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Alternating Finite Automata is a superset of NFA while being equal in expressive power to NFAs. It is defined by 6-tuple (Q∃, Q∀, Σ, δ, Q0, F) where all outgoing transitions from Q∃ are 'or'ed and that from Q∀ are 'and'ed.

Is there an algorithm for converting AFA to ε-NFA, NFA or DFA? I tried searching in Google, but all I get is conversions between ε-NFA, NFA and DFA. I didn't get any more resources about AFA.

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  • $\begingroup$ The proof that AFAs accept regular languages might be constructive. Have you looked at one? $\endgroup$ May 16 at 20:24
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    $\begingroup$ In the document you link, Theorem 6 defines a nondeterministic finite state automaton that is equivalent to a given alternating finite automaton. (That is probably the algorithm you are looking for.) In a way this construction uses the computation tree, merging branches that are equivalent. In a way this is similar to the construction of a DFA for an NFA, as that construction also collects all states that can be reached. $\endgroup$ May 16 at 21:05
  • $\begingroup$ @HendrikJan I tried to go through that, though I don't quite fully understand it. δ′(X, a) = {X′ ⊆ δ(X, a) | ∀q ∈ X ∩ Q∀. δ(q, a) ⊆ X′ ∧ ∀q ∈ X ∩ Q∃. X′ ∩ δ(q, a) ≠ ∅}. In this, what is X and X′? Is it states? or set of states? $\endgroup$ May 17 at 13:20
  • $\begingroup$ Sets of states, see my extended answer with some of the intuition in that construction. $\endgroup$ May 17 at 20:54

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The construction yields a nondeterministic NFA $A'$ that is equivalent to the original alternating AFA $A$.

The states of the new automaton are sets of states of $A$, just as in the classic construction of a deterministic DFA from an NFA. In the new DFA we collect all reachable states and accept if one of the states in this set is accepting in the original NFA.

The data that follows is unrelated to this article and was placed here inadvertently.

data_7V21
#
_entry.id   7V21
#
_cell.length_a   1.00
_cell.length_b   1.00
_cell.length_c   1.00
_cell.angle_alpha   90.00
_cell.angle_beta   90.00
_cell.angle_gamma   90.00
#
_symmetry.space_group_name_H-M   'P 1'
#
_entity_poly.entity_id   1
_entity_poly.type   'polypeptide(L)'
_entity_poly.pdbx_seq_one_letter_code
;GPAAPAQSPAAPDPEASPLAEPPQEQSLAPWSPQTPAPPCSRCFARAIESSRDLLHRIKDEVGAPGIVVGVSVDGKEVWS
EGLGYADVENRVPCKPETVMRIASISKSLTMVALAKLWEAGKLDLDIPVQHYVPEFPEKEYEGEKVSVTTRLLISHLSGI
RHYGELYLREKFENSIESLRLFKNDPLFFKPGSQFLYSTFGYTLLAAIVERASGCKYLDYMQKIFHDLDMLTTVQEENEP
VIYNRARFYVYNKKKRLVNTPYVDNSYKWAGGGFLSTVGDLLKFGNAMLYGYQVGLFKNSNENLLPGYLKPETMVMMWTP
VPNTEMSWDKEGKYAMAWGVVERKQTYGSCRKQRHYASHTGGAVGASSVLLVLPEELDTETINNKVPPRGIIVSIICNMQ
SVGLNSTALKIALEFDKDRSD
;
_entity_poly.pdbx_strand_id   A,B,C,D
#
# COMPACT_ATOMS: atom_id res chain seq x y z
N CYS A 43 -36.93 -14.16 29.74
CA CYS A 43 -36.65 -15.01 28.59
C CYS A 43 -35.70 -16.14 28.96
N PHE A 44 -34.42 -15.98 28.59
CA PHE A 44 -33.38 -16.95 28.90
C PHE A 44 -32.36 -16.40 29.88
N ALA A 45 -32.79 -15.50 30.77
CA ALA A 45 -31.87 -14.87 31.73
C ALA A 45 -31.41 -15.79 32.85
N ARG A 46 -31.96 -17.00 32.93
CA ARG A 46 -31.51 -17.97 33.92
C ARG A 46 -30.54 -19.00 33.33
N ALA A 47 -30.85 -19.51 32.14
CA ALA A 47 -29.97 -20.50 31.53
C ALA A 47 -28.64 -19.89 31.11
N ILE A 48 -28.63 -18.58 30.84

Here the situation is dual: we accept in a state $X$ if all states are accepting in the original AFA: $X\subseteq F$, or in other words $X\in 2^F\setminus \{\varnothing\}$. From a set $X$ we move (nondeterministically) to a new set $X'$. For each $q\in X$ we do the following.

  1. If $q\in Q_\forall$ is universal, then all successor states $\delta(q,a)$ must lead to acceptance, so all of them are part of the new state $\delta(q,a) \subseteq X'$.

  2. If $q\in Q_\exists$ is existential, then at least one of the successor states $\delta(q,a)$ must be accepting, so at least one of those states must be in the new state: $\delta(q,a) \cap X' \neq \varnothing$.

This construction keeps track of the computation tree, but when states occur more than one time in that tree they are collapsed into one. See this figure from the paper you linked (K. Narayan Kumar, Chennai Mathematical Institute, Notes on Automata, Logic, Games and Algebra, Lecture 6: Alternating Automata):

enter image description here

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  • $\begingroup$ Thanks for the explanation. This cleared up all my doubts. I have to work on this a bit to be sure. $\endgroup$ May 19 at 18:09

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